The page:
“The attacks in Paris have again underlined that blanket mass data retention does not help catch terrorists: there was no shortage of data on the perpetrators,” the German Green home affairs spokesperson, MEP Jan Philipp Albrecht stated of the PNR proposals ahead of today’s meeting in Riga.

New advisory body for ethics and data

Buttarelli also said that he intends to form an advisory body to deal with ethical considerations relating to data protection that may arise in the future.

The body will be drawn from non-data specialists such as philosophers and anthropologists, who will be invited to offer unpaid input into debates.

He explained that issues such as data retention through big data – gigantic digital datasets held by corporations, governments and other large organisations, which are then extensively analysed using computer algorithms – will be considered by the new body.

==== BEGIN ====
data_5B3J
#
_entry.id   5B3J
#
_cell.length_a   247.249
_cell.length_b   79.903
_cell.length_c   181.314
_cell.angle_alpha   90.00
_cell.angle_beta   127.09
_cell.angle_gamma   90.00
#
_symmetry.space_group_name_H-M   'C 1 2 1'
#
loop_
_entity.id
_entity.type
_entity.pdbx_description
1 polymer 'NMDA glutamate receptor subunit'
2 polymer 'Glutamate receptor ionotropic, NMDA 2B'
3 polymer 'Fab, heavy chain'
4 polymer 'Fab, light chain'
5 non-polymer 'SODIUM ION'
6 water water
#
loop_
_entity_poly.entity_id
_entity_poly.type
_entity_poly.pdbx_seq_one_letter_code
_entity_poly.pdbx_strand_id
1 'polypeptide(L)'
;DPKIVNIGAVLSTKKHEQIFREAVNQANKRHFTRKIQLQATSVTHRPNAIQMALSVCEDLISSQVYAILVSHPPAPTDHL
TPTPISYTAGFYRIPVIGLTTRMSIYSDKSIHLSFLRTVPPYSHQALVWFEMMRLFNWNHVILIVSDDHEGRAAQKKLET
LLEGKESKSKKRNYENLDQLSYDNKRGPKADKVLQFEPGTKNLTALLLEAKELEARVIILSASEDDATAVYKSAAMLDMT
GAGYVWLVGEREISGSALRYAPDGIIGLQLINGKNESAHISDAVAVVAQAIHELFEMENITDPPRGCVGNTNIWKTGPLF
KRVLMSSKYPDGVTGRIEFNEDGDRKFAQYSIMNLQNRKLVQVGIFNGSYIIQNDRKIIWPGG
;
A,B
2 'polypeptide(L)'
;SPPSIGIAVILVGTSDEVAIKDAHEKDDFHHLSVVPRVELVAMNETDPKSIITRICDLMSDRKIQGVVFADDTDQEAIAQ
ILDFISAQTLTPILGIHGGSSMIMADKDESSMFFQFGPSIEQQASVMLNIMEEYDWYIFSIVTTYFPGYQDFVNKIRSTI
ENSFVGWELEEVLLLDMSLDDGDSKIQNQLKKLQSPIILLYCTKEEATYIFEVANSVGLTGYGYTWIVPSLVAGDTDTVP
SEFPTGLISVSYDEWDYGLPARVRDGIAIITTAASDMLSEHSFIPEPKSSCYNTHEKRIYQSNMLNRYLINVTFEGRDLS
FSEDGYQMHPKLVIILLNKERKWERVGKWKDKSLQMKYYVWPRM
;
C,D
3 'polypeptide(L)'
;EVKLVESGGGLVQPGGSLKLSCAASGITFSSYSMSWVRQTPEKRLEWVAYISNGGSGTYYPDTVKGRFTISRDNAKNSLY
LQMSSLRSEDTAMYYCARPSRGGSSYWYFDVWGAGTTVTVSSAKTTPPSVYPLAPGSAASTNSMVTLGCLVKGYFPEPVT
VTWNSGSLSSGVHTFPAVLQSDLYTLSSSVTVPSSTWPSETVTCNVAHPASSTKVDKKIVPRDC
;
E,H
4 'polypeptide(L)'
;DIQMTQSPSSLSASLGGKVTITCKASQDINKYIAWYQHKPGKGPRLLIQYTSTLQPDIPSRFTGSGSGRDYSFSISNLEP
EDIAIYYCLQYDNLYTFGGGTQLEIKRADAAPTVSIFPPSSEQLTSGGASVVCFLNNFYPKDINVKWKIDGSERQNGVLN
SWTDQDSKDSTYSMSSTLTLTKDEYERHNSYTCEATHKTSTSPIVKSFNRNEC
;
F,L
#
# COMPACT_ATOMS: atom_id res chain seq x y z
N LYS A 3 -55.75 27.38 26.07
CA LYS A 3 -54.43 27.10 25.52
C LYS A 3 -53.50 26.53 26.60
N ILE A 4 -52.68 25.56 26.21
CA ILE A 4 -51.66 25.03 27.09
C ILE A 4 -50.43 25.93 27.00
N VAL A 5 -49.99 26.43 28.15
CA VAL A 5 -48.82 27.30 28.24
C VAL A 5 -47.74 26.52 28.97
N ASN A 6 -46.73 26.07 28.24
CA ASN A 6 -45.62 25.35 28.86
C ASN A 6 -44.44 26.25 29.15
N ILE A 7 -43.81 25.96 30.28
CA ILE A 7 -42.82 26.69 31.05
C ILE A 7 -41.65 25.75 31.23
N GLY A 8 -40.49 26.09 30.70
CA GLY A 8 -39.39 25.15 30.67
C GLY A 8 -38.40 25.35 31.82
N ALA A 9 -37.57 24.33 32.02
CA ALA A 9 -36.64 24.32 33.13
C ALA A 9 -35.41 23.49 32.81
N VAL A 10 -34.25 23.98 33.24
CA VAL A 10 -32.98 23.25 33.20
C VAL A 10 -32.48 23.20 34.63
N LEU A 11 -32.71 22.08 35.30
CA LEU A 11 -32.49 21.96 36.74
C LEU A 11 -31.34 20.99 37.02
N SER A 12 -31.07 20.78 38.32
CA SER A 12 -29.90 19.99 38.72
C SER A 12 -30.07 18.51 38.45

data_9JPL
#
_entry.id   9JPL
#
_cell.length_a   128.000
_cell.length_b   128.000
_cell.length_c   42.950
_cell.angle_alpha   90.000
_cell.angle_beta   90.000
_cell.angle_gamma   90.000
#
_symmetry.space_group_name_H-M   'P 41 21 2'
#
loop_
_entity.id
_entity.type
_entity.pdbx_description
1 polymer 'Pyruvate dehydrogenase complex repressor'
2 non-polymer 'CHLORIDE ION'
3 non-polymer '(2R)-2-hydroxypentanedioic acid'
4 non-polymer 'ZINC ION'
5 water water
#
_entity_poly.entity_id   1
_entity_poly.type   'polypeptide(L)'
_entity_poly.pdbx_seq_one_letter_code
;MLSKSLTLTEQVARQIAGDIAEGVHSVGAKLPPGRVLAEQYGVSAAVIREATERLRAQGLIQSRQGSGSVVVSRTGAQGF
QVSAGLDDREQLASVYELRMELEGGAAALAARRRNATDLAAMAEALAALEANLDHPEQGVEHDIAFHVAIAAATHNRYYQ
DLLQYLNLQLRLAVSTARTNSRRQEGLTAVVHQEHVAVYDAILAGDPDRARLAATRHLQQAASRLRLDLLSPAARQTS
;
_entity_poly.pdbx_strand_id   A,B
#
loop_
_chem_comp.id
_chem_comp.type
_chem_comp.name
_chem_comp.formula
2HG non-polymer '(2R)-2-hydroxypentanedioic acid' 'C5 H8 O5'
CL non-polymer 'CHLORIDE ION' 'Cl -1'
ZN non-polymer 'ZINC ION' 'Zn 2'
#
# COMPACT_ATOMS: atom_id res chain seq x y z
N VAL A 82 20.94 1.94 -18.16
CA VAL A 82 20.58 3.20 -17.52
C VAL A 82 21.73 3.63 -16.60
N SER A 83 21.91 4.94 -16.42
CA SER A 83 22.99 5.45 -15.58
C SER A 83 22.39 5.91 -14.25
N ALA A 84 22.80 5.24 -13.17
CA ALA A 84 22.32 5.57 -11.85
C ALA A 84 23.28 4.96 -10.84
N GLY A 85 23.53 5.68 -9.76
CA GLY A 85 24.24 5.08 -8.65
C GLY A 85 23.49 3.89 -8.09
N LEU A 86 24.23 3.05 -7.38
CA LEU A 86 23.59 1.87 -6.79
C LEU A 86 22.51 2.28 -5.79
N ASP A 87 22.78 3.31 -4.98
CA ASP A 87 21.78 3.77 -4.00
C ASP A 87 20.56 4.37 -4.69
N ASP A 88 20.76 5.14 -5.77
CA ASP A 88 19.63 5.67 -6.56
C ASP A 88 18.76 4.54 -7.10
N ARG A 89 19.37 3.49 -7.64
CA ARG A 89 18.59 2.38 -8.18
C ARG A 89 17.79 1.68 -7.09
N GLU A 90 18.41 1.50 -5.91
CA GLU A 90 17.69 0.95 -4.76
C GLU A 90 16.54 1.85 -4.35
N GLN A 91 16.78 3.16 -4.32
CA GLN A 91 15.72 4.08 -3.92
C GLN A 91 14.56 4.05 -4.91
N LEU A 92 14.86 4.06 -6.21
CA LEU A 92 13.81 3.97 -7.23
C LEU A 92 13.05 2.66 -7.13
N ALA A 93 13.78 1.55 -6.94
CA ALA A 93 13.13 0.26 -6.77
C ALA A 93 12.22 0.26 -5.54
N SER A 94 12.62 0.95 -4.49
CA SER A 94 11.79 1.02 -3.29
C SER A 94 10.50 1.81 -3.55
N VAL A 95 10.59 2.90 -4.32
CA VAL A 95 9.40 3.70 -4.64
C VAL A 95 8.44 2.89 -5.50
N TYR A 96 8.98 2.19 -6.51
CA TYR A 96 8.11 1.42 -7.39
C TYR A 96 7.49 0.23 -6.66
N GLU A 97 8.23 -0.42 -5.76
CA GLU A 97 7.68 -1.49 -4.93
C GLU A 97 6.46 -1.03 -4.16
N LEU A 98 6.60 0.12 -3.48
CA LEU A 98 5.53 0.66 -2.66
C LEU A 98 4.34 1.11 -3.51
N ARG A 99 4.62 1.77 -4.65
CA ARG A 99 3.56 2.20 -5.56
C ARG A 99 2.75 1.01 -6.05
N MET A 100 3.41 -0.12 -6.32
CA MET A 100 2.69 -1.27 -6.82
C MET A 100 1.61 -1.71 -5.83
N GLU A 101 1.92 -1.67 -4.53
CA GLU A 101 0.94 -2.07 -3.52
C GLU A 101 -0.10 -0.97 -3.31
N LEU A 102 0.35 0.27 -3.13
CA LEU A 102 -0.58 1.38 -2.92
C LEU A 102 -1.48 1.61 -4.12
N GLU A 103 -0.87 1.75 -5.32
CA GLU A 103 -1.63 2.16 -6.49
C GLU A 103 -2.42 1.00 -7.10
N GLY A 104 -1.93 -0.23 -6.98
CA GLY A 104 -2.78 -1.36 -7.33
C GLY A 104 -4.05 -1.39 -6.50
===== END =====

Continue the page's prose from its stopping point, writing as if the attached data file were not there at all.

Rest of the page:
The European Association for the Defence of Human Rights (AEDH), which represents EU member state-based human rights leagues and associations, said it “condemns the abuses stemming from data collection by businesses and the creation of records by law enforcement in the name of security and fighting terrorism, which has been denounced by whistle-blowers."

“Not only are such records proliferating, but they are increasingly being used for reasons other than originally intended without any need being proven. As such, AEDH renews its disapproval of the development of ‘an explicitly repressive system applied to all citizens rather than only to those suspected of being involved in illegal activities’,” the statement added.